Twinkle & Tinseltown

Artists Tinsel Edwards and Twinkle Troughton take to the streets and stop traffic with their credit crunch artwork

Photos by Kris Myhre
Tinsel Edwards and Twinkle Troughton have been carving a name for themselves in east London's art scene at Stella Dore, alongside the likes street artists Kid Acne, I-LIB and Pure Evil. Since the recession forced the gallery to close, they've taken their art to the streets, and yesterday they were giving away limited-edition screenprints from their credit crunch inspired artwork...

Dazed Digital: We hear you gave away free artwork – where did the idea come from and how did people get their hands on it?
Tinsel and Twinkle: Our previous gallerist Stella Dore actually helped us to come up with the initial version of the idea about two years ago, and we just kept it in the back of our minds. We wanted to do something which would take our work out of the gallery and to a wider audience. We loved the idea of using a bit of a trickery, making a bit of a practical joke as a way of getting our artwork out to people who may or may not know who we are and what we do as artists, so we decided to dress up as traffic wardens and hide the artwork in parking ticket bags! The screenprint in the parking ticket bags is an image of a Woolworth's empty shopfront which has closing down posters in the window, we've changed the posters to read 'It Was The Best of Times It was the Worst of Times' – the famous line from Charles Dickens. For the two of us the work is a direct response to the recession – not only it's impact on the nation, but how it's been dealt with in the media. Recessions can be very difficult, but they can also be a time for positive change and growth. We thought that producing a free mini-print as a very large edition would help to promote that message. And so the initial bad news of a parking ticket is replaced with a positive response to some free artwork!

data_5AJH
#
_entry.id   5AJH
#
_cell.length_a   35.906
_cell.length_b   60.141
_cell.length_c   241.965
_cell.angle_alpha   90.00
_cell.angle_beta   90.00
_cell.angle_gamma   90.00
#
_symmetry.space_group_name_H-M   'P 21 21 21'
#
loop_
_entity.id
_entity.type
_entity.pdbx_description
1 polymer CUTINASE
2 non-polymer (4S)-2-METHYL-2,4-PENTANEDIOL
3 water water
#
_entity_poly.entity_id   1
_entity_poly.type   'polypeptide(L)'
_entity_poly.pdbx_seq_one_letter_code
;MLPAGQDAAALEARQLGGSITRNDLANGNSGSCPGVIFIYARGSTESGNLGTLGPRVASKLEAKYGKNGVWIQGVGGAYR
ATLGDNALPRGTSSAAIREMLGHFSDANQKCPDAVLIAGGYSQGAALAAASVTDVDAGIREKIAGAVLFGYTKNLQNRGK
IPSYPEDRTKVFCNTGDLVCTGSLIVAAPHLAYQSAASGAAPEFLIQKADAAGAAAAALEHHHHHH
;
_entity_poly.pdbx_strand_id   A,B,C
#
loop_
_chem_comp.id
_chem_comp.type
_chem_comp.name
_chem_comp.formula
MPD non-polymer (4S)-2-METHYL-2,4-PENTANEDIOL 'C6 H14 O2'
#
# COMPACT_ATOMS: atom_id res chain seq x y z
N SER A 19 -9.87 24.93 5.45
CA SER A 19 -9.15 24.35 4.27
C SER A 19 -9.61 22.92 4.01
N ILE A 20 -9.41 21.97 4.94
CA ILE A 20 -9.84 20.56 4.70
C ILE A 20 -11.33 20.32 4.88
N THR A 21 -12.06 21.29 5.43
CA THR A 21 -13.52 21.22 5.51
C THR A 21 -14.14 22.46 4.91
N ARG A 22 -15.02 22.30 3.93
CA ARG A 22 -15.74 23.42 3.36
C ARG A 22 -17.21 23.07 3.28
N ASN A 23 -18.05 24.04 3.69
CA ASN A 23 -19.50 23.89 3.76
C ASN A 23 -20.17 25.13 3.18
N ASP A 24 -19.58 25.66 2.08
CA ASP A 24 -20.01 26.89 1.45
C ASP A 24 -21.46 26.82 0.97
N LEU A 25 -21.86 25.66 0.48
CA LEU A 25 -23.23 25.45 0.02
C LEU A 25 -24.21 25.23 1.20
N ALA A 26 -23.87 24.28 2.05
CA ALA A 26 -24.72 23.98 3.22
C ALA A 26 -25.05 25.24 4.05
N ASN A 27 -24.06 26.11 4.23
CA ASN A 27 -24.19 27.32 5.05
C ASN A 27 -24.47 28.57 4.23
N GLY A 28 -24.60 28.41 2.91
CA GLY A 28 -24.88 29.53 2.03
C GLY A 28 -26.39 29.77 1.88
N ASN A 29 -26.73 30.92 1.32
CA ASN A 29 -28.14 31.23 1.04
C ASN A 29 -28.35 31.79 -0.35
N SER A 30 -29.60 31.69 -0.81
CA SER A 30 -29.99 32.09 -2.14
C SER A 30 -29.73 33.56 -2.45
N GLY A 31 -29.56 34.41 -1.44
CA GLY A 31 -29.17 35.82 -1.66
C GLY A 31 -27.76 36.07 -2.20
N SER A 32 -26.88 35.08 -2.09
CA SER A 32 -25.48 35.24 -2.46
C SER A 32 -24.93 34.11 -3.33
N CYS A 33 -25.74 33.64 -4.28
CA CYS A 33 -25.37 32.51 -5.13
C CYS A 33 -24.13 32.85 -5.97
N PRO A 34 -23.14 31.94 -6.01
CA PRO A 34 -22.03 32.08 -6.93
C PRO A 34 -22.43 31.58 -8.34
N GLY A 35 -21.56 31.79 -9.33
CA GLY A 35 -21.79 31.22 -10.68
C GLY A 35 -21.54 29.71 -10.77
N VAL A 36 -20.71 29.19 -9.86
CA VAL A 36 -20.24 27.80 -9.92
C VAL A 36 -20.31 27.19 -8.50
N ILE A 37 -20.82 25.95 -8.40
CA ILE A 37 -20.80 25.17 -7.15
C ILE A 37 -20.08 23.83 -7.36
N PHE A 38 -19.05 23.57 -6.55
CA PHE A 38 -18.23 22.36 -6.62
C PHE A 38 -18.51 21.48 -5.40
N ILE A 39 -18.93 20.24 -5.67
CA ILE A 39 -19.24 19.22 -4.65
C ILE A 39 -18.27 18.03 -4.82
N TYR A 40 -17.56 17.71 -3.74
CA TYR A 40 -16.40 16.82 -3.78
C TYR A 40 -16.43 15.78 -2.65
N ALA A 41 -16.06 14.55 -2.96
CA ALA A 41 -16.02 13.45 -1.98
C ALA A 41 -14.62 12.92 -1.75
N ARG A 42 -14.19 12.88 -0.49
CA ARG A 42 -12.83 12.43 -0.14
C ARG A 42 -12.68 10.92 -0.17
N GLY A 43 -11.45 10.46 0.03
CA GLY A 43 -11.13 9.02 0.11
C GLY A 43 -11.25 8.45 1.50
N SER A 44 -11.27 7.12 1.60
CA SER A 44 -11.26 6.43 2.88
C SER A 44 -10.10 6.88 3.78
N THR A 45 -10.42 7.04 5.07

DD: There have been a few free art events in London recently – what do you think that says about the art community?
TT:
All of the pop-up galleries show that recessions can be a really positive time for creatives. It can give artists a platform to exhibit their work on the high street where normally chain stores would be, it works well for the landlords and for the community because shops are not left lying empty, and are cared for by the artists. It shows a resourceful and entrepreneurial side to the art world. Taking something bad and making it good, making something from nothing...


DD: Last week you were both exhibited alongside Banksy and Tracey Emin – it must be great to be in such good company! What future shows do you have planned for after you've hung up your traffic warden uniforms?
TT:
The exhibition is called Being Human. It's in a brand new gallery called The Tank Room which is underneath a school in Elephant And Castle. The space was discovered by one of the teachers, the school received funding to refurbish the old tank room to make it into a gallery, it's been an amazing and positive project for the school. It was brilliant to exhibit alongside such big artists! There was also work by prisoners and the students on display too. We will be going back to the school to do some workshops with the students in response to the exhibition. We have lots of future shows planned! We are currently looking for an empty shop space to do an exhibition fairly soon, and we are planning a very ambitious show next year, completely new work and a very interesting venue!
More Arts+Culture